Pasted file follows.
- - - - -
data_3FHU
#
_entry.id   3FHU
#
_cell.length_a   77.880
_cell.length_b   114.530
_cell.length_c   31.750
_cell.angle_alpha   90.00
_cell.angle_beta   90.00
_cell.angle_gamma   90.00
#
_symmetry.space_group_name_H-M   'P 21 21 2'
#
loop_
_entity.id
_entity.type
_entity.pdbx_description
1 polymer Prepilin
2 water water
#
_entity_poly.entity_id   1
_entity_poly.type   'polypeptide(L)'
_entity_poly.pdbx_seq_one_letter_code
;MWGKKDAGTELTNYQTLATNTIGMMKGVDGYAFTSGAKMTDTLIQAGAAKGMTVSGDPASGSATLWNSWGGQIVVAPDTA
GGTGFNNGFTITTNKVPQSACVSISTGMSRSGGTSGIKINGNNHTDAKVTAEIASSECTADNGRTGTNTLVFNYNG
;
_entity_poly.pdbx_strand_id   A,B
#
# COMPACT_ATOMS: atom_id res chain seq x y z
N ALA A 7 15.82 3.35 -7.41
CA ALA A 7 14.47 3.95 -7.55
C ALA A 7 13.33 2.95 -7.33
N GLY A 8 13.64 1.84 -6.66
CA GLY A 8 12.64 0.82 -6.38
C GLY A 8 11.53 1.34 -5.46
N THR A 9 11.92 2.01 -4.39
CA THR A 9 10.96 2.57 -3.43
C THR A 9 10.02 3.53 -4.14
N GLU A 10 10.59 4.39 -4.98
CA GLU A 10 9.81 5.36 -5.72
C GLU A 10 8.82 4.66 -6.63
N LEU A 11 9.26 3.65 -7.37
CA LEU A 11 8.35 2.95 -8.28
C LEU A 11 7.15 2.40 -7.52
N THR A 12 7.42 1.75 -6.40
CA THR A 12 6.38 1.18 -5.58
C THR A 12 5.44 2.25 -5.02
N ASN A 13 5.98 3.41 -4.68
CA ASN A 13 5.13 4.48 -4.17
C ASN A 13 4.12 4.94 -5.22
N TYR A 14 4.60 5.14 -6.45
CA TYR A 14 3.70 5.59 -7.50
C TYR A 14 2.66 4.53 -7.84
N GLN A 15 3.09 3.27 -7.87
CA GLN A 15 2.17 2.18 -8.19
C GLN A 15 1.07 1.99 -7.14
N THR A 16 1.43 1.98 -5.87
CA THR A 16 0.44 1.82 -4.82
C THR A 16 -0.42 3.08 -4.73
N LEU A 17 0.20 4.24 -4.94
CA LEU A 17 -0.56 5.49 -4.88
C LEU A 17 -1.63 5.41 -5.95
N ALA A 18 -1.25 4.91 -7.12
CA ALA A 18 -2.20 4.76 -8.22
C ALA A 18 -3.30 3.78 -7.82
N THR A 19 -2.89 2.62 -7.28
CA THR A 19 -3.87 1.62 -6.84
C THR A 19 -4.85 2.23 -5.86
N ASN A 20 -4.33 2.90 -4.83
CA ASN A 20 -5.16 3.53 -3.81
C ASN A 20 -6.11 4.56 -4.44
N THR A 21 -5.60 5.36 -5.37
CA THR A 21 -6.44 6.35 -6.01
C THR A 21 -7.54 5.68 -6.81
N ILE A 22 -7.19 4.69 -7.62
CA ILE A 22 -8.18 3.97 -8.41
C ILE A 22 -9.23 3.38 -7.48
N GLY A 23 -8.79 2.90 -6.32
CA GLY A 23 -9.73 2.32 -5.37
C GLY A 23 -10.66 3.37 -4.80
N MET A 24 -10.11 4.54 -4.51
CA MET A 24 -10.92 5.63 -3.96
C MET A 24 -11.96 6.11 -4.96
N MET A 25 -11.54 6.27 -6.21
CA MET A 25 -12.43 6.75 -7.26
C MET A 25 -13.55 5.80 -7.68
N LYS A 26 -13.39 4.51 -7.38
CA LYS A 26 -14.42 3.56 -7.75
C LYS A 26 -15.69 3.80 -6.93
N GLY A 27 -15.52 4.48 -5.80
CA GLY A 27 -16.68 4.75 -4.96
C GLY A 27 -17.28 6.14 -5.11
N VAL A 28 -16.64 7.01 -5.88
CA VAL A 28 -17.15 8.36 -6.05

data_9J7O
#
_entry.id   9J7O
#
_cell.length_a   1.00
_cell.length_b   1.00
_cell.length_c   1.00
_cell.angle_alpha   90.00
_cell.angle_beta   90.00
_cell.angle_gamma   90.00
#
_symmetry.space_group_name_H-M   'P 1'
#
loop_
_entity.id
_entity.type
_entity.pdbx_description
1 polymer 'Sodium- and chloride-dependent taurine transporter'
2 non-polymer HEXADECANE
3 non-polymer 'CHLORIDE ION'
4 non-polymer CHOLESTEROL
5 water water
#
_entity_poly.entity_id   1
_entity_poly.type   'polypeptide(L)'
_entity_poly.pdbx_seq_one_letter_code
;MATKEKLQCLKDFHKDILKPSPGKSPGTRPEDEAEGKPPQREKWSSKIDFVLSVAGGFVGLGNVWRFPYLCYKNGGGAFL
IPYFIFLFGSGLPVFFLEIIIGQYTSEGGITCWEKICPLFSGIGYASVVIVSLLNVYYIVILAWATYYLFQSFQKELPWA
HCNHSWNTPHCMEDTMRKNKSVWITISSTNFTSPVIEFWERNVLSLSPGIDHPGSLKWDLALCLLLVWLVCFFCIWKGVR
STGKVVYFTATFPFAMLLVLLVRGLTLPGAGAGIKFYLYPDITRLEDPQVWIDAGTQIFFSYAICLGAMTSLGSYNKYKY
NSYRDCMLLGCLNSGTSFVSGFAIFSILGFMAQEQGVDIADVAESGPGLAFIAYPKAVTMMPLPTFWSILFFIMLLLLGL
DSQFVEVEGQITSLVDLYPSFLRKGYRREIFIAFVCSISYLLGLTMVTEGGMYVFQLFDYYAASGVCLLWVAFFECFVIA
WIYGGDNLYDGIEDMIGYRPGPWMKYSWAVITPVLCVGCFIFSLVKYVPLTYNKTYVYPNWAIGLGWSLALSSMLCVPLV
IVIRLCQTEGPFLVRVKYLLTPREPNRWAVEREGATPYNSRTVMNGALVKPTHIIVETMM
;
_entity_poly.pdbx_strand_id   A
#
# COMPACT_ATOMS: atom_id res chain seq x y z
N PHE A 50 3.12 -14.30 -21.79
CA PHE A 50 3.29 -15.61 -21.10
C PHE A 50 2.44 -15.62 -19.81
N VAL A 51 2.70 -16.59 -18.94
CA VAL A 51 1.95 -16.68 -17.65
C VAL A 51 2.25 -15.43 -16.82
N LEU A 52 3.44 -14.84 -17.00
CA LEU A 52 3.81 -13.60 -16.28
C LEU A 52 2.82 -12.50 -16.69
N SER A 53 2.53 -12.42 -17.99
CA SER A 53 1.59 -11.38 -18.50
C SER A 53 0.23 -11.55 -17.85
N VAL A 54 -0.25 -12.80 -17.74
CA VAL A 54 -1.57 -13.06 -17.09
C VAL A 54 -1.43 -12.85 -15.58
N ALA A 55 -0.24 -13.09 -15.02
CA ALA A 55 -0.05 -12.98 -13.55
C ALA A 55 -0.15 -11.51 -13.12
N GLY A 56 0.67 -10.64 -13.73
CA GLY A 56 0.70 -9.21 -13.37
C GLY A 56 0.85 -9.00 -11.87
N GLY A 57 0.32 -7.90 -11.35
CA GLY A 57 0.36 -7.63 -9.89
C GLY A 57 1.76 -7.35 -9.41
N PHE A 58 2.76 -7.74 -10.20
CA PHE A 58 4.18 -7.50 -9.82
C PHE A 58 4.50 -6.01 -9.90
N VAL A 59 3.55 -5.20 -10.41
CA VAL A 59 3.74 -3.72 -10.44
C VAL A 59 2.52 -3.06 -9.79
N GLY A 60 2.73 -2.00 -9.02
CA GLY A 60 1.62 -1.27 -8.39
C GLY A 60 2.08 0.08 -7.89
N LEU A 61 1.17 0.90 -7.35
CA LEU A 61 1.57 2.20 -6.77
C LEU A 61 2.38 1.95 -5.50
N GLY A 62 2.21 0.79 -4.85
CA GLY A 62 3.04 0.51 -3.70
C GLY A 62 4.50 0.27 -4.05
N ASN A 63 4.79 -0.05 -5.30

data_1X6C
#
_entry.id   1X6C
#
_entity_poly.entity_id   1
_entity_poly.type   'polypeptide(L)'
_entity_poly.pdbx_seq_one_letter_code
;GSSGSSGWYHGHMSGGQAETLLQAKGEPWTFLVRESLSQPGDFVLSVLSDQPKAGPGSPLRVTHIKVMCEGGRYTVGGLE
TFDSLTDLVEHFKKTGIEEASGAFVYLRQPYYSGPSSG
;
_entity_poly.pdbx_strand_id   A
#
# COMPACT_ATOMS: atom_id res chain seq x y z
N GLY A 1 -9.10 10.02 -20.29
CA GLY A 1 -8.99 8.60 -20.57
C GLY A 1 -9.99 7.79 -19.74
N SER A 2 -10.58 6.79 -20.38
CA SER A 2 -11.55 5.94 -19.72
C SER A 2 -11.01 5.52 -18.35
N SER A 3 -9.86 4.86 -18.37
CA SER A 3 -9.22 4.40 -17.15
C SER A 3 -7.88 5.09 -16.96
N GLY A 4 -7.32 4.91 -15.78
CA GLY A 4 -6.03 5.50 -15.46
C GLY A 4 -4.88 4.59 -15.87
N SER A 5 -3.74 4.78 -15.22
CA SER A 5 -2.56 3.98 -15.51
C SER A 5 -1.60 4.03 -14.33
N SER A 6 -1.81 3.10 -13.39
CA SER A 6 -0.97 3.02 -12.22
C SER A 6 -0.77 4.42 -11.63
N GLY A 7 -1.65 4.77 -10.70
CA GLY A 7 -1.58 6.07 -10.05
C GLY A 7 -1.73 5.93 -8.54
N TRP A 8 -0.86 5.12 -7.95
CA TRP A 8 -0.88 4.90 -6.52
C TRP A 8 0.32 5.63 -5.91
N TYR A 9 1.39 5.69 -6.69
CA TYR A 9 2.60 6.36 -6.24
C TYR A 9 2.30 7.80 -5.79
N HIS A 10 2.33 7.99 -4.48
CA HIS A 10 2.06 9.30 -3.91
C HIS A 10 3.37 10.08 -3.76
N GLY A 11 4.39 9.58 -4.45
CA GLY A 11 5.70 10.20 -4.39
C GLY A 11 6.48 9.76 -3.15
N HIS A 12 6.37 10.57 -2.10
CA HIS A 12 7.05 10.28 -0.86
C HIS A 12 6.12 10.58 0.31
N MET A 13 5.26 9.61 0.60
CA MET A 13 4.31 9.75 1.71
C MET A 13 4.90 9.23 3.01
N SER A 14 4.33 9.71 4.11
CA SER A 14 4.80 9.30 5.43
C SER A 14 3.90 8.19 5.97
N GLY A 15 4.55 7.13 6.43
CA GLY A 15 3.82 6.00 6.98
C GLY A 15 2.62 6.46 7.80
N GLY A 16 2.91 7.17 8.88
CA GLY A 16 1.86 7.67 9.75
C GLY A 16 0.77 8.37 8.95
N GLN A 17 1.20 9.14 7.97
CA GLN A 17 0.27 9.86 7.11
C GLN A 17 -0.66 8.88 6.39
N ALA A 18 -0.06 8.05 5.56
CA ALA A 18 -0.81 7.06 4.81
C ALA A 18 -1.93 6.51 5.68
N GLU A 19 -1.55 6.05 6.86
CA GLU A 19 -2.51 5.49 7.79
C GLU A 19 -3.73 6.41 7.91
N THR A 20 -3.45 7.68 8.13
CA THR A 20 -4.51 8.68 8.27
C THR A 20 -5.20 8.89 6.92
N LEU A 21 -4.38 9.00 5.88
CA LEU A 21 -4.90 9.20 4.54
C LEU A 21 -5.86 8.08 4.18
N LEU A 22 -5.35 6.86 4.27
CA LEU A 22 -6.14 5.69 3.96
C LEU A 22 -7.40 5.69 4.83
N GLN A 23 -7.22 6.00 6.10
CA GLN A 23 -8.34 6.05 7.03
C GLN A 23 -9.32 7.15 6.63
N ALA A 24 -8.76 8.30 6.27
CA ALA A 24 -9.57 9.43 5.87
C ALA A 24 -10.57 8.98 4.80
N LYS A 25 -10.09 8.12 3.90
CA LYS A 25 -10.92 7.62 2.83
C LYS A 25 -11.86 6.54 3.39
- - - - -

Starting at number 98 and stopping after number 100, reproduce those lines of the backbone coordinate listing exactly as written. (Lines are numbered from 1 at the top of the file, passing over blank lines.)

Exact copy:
#
_cell.length_a   1.00
_cell.length_b   1.00